Michael O'Heir seeks bronze or gold, depending . . .

HOT SHOTS

June 21, 1993|By Mary Corey | Mary Corey,Staff Writer

Pass the SPF-correct lotion and make a toast to King Sol. Little Miss Coppertone turns 40 this year. But the pig-tailed toddler and her cheeky pup aren't the only stars to have their day in the sun. The sun-tan giant has attracted many big names and shapely curves to promote the bronzing biz. But hail the sexist-conquering '90s: A local boy is competing to become the first Little Mr. Coppertone.

No one was more surprised than Michael O'Heir to learn he'd made the finals of the Little Mr. Coppertone contest.

You see, the 8-year-old didn't even know he'd entered.

Credit for that goes to his mother Terri, a self-described "closet contest-enterer," who sent in his picture and ballot during a national search for the next Coppertone kids.

Today, on this first day of summer, Michael will be in Florida squaring off against nine other boys for the chance to be the sun-kissed youth in a future ad. He'll be grilled by Regis Philbin and judged by, among others, Cheri Brand, the original model for Little Miss Coppertone.

During a recent interview, Michael, a shy youngster whose brown eyes are several shades deeper than his tanned skin, sits on his mother's lap in their Stoneleigh home and describes what the distinction means to him.

"I feel happy," he says. "I won a trip to Disney World."

Thanks to his efforts, he and his family, including his 6-year-old sister, Erin, will be spending four days in Disney World, the site of the judging. Although he's not nervous, Michael, the only Maryland finalist, does have two concerns about his first foray into national competition.

Will he get to go on the rides, regardless of the outcome? (Yes.) And will some dog be nipping at his bathing suit trunks? (No.)

Word of his honor, and the fact that he competed against some 100,000 kids to make the finals, spread quickly through Stoneleigh Elementary School, where he's in second grade.

Some students have even taken to calling him Mr. Coppertone, a nickname he doesn't like.

"That's not too great," he says. "It's embarrassing."

Has he been preparing for the big day?

"She makes me," he says, pointing toward his mother.

And indeed the family has had dinner-time Q&As to help him relax during the interview. The questions he's fielded include:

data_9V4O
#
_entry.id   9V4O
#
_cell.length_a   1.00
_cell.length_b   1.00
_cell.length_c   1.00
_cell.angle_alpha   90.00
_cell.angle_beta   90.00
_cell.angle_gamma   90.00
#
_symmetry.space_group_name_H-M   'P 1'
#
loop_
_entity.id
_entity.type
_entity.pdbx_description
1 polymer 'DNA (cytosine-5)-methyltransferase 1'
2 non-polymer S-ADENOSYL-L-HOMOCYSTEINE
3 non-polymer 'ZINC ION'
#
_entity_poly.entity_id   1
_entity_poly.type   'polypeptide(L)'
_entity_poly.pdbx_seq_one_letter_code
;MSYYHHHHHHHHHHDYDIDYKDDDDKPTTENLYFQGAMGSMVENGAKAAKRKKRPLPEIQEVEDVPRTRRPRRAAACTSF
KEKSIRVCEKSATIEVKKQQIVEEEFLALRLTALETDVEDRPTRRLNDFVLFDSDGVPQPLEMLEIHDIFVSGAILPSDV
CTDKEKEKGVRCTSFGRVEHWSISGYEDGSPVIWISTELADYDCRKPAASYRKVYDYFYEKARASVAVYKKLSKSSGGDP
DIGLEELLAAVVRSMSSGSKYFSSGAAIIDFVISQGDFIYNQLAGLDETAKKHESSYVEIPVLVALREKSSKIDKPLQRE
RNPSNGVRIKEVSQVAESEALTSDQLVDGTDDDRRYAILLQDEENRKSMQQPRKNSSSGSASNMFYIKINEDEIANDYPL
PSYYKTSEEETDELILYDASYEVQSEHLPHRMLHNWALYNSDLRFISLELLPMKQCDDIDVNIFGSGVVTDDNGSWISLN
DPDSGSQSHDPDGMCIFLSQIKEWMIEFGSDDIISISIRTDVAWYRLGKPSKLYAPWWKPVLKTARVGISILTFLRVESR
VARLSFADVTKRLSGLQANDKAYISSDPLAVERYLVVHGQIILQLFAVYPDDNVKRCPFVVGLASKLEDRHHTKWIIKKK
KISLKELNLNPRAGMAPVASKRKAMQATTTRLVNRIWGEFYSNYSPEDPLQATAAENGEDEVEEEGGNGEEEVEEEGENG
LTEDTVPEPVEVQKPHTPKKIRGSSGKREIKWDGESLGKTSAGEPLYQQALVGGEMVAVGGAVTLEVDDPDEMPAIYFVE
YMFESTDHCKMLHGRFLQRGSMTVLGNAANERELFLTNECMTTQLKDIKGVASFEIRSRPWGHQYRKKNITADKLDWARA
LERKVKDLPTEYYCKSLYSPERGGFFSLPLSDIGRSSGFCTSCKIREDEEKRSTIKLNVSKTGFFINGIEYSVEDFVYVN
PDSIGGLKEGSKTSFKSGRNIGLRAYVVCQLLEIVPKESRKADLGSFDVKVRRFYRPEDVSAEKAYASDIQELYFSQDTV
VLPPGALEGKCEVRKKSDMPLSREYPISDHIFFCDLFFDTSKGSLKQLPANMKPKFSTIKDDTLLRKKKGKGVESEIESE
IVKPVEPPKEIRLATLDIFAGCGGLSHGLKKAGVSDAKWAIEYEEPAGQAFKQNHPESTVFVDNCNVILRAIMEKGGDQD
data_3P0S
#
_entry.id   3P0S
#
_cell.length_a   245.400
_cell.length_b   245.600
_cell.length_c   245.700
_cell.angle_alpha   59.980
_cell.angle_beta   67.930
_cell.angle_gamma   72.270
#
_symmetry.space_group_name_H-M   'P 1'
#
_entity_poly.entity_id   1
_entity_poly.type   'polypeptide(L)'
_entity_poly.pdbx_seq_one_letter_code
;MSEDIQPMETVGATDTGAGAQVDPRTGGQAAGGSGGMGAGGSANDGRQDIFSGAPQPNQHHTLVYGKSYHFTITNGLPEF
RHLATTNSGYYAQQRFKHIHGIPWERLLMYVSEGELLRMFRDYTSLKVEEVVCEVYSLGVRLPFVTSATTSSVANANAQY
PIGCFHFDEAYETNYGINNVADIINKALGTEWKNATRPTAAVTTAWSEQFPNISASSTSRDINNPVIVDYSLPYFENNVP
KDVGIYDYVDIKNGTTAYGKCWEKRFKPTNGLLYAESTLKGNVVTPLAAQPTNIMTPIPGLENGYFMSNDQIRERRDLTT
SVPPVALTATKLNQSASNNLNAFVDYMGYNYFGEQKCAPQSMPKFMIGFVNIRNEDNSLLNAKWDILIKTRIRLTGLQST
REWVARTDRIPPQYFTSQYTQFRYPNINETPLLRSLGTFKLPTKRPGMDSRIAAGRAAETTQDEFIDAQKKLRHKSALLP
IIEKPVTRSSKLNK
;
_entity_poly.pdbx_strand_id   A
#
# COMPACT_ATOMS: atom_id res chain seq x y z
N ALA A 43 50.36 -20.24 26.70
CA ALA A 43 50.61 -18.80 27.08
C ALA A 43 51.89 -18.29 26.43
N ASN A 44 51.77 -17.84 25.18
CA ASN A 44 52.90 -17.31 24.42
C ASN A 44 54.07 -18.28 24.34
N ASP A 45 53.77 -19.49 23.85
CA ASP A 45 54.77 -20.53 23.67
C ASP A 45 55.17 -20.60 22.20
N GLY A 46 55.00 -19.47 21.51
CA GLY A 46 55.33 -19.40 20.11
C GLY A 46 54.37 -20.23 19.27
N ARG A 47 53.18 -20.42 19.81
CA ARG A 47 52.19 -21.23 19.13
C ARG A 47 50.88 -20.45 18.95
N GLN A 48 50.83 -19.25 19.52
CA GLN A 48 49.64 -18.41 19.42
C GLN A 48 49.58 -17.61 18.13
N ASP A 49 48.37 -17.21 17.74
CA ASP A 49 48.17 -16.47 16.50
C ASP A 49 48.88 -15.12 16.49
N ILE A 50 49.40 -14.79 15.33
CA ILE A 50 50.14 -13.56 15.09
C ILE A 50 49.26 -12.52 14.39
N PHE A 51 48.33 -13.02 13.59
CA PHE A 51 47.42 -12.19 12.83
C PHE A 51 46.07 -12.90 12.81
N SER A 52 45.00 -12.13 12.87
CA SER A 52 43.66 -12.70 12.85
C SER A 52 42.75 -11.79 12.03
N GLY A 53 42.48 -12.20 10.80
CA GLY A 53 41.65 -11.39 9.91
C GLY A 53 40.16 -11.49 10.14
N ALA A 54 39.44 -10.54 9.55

* Who's your favorite Oriole? Brady Anderson.

* What sports do you like? Baseball, basketball, soccer and lacrosse.

* What's your best subject in school? Math.

There also have been sacrifices in the last month -- including two haircuts, a shopping trip and extra visits to the pool to work on his tan. But he credits dodgeball games during recess rather than weekend swims with giving him that bronze glow. (Incidentally, he uses Water Babies SPF 15.)

"The status of Michael's tan has become a family joke," says Ms. O'Heir, 39, a part-time flight attendant.

He seems unfazed at the prospect of striking a blow for male equality by competing in Coppertone's first contest for boys.

"I would like to the first boy because it will be fun," he says simply. "It means I might get a lot of attention."

Ten girls will also vie for the title of Little Miss Coppertone. The two winners will appear in an ad next summer.

Although friends and family have been generally supportive, the O'Heirs have received some negative feedback from parents who think these contests are unhealthy for children.

"We're thrilled and proud of him.. . . And we're going to love and appreciate him whether he wins or not," says his father, Bruce, 40, an executive with a construction company.

The real irony is that Michael almost wasn't entered in the contest at all. It was only as Ms. O'Heir was finishing the entry blank and short essay for Erin (who received honorable mention) that she decided to throw in a picture of Michael, too.

"You hate to call him an afterthought," she says, "but that's what happened."

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